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landing Perfomance B737NG

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landing Perfomance B737NG

Old 31st Oct 2008, 17:46
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landing Perfomance B737NG

Recently started flying the jet, the QRH says ldg distances are unfactored what exactly does it signify and factors of 1.67/1.43 have to be done or they have been considered? Perfomance on autobrakes show that the aircraft comes to a halt within the laid down distances.

Also can somebody tell me how to command a constant ROD say 2000fpm descent with VNAV path?
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Old 31st Oct 2008, 17:57
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The QRH unfactored distances of the 737 are pure distances from 50 feet above threshold to a complete stop (+/- corrections in case of tail/head wind, reversers inop. etc...). They are in the Performance inflight section and are advisory.The VNAV Path keeps the path between waypoint, rod coming with speeds, if you want a particular rod just use VS, (or Level change with manual throttles;-))FB
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Old 31st Oct 2008, 18:18
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Technically no you don't have to apply the factors to the QRH because the performance is intended to be used in flight, ie after dispatch. The despatch rules do not apply in flight.

The point of VNAV is to give an idle descent from T/D. Not sure why you would want to use VNAV path to descend at a specific ROD, the only way I can think of doing it is to create 2 waypoints with hard altitudes and a set distance apart.

For example, say ground speed of 300kts or 5nm a min, so for 2000fpm RoD, it would take 5 min to loose 10 000ft, in which time you cover 25 nm over the ground. So 2 waypoints seperated vertically by 10 000ft and laterally 25nm would do it. Much easier to use V/S or LVL CHG.
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Old 31st Oct 2008, 20:35
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The disadvantage of V/S and LVL CHG is that any altitude constraints in the route will not be protected. This is particularly important for someone new to type or unfamiliar with company routes etc. An autopilot coupled to VNAV PATH or VNAV SPD will assure compliance. If you are descending in VNAV path and you want to fly a constant ROD for a while, switch to VNAV SPD and over-ride the autothrottles from flight idle into ARM mode. You can then adjust thrust to achieve the required ROD. This is similar to using LVL CHG, except that when a waypoint is sequenced that has an altitude constraint; LVL CHG will bust straight through it. VNAV SPD will revert to VNAV PATH and comply with the restriction.
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Old 31st Oct 2008, 22:52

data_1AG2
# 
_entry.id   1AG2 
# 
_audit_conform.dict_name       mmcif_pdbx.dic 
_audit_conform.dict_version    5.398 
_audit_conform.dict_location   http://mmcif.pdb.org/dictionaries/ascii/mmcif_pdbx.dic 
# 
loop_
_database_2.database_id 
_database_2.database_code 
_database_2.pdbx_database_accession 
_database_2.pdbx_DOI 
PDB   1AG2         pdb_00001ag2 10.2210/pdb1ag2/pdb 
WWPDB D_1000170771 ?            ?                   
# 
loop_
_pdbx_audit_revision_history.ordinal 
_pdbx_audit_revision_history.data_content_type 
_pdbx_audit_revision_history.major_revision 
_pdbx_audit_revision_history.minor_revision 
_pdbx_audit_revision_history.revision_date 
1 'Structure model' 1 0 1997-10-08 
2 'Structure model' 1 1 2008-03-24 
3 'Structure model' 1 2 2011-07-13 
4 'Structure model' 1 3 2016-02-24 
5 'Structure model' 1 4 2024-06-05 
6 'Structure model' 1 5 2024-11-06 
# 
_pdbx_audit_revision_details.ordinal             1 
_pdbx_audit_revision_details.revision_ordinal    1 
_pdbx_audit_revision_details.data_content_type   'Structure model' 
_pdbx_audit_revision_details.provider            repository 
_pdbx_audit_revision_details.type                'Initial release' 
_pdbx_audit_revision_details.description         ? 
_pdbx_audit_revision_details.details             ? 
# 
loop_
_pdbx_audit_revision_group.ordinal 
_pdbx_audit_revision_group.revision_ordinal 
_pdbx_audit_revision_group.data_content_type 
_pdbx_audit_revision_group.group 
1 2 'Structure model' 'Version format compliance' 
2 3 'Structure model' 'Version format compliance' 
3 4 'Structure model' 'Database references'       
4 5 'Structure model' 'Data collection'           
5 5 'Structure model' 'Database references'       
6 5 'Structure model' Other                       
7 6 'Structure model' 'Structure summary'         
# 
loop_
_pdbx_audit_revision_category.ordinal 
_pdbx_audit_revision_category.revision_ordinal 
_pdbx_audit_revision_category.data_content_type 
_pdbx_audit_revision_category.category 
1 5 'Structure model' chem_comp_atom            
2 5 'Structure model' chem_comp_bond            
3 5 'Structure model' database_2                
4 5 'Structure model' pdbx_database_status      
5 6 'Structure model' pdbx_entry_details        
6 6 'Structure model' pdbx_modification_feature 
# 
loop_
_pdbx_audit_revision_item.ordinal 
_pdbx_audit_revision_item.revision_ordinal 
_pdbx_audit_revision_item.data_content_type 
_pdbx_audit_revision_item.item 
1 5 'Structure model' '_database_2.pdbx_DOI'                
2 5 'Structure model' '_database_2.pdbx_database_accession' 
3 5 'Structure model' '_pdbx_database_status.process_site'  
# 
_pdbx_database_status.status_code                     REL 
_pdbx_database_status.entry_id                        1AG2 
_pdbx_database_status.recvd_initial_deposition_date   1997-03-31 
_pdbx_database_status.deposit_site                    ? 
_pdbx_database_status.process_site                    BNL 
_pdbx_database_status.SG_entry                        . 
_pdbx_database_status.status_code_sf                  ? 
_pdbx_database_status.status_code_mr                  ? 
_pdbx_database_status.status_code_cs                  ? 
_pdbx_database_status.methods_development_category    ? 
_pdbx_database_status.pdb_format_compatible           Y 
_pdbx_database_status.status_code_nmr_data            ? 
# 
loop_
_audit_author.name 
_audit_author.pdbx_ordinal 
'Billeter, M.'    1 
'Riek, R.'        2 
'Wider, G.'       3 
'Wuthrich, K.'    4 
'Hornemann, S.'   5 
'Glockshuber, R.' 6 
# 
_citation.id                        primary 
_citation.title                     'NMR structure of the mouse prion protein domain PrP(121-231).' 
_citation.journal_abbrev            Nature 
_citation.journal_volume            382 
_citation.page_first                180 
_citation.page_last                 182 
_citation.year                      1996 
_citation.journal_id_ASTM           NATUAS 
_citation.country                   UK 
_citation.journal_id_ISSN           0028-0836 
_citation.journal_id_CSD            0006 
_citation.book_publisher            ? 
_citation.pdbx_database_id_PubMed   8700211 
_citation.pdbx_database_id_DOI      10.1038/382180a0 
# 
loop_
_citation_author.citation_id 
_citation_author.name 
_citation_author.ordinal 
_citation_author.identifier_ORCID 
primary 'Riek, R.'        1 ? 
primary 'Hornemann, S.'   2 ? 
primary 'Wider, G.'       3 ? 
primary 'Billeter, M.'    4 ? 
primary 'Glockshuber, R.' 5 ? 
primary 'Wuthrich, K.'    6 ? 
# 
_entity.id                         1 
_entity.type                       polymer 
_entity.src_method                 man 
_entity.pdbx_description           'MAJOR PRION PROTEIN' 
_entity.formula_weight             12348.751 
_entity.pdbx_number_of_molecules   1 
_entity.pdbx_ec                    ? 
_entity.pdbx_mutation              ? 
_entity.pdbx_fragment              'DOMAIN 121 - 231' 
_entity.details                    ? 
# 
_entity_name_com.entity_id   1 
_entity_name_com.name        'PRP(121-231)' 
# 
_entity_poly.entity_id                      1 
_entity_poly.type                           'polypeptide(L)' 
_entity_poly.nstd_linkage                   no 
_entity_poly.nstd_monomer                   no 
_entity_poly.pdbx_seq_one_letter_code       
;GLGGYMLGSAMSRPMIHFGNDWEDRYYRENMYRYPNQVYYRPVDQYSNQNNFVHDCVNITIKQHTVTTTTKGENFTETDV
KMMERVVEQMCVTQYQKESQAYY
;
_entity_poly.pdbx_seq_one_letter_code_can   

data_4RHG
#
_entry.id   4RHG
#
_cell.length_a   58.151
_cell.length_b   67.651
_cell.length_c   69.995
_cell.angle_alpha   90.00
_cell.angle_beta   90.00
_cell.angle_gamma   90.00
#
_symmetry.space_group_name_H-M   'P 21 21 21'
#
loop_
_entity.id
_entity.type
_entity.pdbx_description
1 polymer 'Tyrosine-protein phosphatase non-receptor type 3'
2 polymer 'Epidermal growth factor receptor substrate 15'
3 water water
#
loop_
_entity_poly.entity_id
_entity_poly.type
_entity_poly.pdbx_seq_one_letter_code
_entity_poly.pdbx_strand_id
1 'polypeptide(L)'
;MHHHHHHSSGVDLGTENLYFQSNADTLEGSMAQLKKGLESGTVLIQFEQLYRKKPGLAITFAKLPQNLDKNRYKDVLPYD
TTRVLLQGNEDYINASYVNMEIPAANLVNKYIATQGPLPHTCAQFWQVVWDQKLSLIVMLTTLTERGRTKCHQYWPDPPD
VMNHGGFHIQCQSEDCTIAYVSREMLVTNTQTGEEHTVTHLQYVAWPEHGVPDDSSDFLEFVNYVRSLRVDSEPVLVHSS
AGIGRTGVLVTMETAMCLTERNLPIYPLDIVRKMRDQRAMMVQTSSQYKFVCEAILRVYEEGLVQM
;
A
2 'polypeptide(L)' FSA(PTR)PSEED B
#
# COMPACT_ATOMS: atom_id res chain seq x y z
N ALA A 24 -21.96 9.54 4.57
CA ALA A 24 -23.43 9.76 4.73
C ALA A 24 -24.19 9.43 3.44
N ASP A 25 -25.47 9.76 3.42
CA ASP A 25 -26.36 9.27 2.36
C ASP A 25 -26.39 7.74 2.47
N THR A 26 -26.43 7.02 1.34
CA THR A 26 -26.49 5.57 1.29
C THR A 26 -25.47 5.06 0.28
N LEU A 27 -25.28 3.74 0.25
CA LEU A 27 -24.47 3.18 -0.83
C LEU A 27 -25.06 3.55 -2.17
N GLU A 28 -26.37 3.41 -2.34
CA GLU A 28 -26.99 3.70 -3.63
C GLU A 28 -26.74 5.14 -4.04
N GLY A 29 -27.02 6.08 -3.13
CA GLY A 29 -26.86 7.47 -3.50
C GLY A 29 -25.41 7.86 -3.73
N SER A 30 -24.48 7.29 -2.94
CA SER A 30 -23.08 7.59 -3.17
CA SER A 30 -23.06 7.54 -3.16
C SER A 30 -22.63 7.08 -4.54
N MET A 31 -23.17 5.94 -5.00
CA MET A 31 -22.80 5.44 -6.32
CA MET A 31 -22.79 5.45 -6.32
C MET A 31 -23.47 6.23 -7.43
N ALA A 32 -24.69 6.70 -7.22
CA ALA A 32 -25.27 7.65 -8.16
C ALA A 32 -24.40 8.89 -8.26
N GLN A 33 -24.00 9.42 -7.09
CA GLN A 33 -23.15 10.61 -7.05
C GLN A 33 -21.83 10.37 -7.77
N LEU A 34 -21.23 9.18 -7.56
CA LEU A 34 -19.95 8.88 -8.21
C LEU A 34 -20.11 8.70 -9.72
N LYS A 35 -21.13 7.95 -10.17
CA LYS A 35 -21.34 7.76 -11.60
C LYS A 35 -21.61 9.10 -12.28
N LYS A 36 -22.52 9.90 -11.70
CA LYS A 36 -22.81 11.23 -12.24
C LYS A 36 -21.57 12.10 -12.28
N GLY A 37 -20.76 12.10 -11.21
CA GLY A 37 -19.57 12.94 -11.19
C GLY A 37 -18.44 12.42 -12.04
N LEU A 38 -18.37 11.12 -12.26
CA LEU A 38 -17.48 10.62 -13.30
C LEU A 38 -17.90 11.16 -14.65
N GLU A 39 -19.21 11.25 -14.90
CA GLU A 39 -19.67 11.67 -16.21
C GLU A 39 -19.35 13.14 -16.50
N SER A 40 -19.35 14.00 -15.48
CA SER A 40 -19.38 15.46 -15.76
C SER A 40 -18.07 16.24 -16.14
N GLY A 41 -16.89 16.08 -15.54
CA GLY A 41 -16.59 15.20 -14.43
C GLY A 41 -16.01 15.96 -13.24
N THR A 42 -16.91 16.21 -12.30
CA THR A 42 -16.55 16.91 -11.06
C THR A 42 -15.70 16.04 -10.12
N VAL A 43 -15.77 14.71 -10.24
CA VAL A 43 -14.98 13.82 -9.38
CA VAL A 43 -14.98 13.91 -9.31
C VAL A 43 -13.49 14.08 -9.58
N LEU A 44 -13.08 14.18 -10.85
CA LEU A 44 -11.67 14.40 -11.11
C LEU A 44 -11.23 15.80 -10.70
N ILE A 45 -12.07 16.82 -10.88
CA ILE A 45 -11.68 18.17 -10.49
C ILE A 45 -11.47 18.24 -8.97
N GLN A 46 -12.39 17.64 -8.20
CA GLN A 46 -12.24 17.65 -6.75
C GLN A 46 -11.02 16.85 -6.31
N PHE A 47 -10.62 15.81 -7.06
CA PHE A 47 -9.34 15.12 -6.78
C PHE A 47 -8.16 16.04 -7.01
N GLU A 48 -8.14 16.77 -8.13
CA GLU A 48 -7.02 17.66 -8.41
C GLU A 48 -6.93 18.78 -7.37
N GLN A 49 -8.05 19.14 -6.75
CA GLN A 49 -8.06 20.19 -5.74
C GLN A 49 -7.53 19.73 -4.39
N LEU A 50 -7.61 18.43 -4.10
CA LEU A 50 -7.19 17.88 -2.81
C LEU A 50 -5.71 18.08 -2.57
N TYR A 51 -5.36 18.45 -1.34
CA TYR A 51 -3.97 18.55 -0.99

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See Takeoff / Landing on Wet, Contaminated and Slippery Runways,
Page 118 onwards, which may help.

Knowing the Distance.
Managing Threats and Errors During Approach and Landing.
AC 91-71 Runway Overrun Prevention.
Landing Performance of Large Transport Aeroplane.
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Old 1st Nov 2008, 00:12
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Technically no you don't have to apply the factors to the QRH because the performance is intended to be used in flight, ie after dispatch. The despatch rules do not apply in flight.

Perhaps a very simplistically dangerous philosophy ?

In the situation of an abnormal or emergency, the pilot appropriately needs to have a reasonable set of data available for his/her assessment in resolving the recovery. Indeed, it may be necessary (and appropriate, on occasion) for the recovery to involve reduced margins when compared to the normal certification approach.

Keeping in mind that the distance factors are built in to provide a reasonable probability of successfully completing the flight, it is more appropriate for the pilot to

(a) assess all reasonable options

(b) rank the options according to whatever criteria are pertinent to the particular situation

(c) adopt the most appropriate solution for recovery

In respect of landing distance factors, this might come down to comparing multiple available runways .. one should have a good risk-mitigating reason for deciding to use a runway with a significantly lesser factor. If, of course, there is only one runway available then that part of the solution risk assessment can be bypassed ...

The philosophy can be carried across to considerations of any post launch defect situation .. assess and rank the options prior to making the call. One of the resources you have is the MEL .. if you have time to review the MEL, and you choose not to, then I would prefer NOT to be in your shoes at the eventual enquiry if the recovery turns pear-shaped.

The 1.67 factor applies to heavy aircraft scheduled performance while 1.43 normally is for alternate aerodromes if the particular rules permit the distinction.
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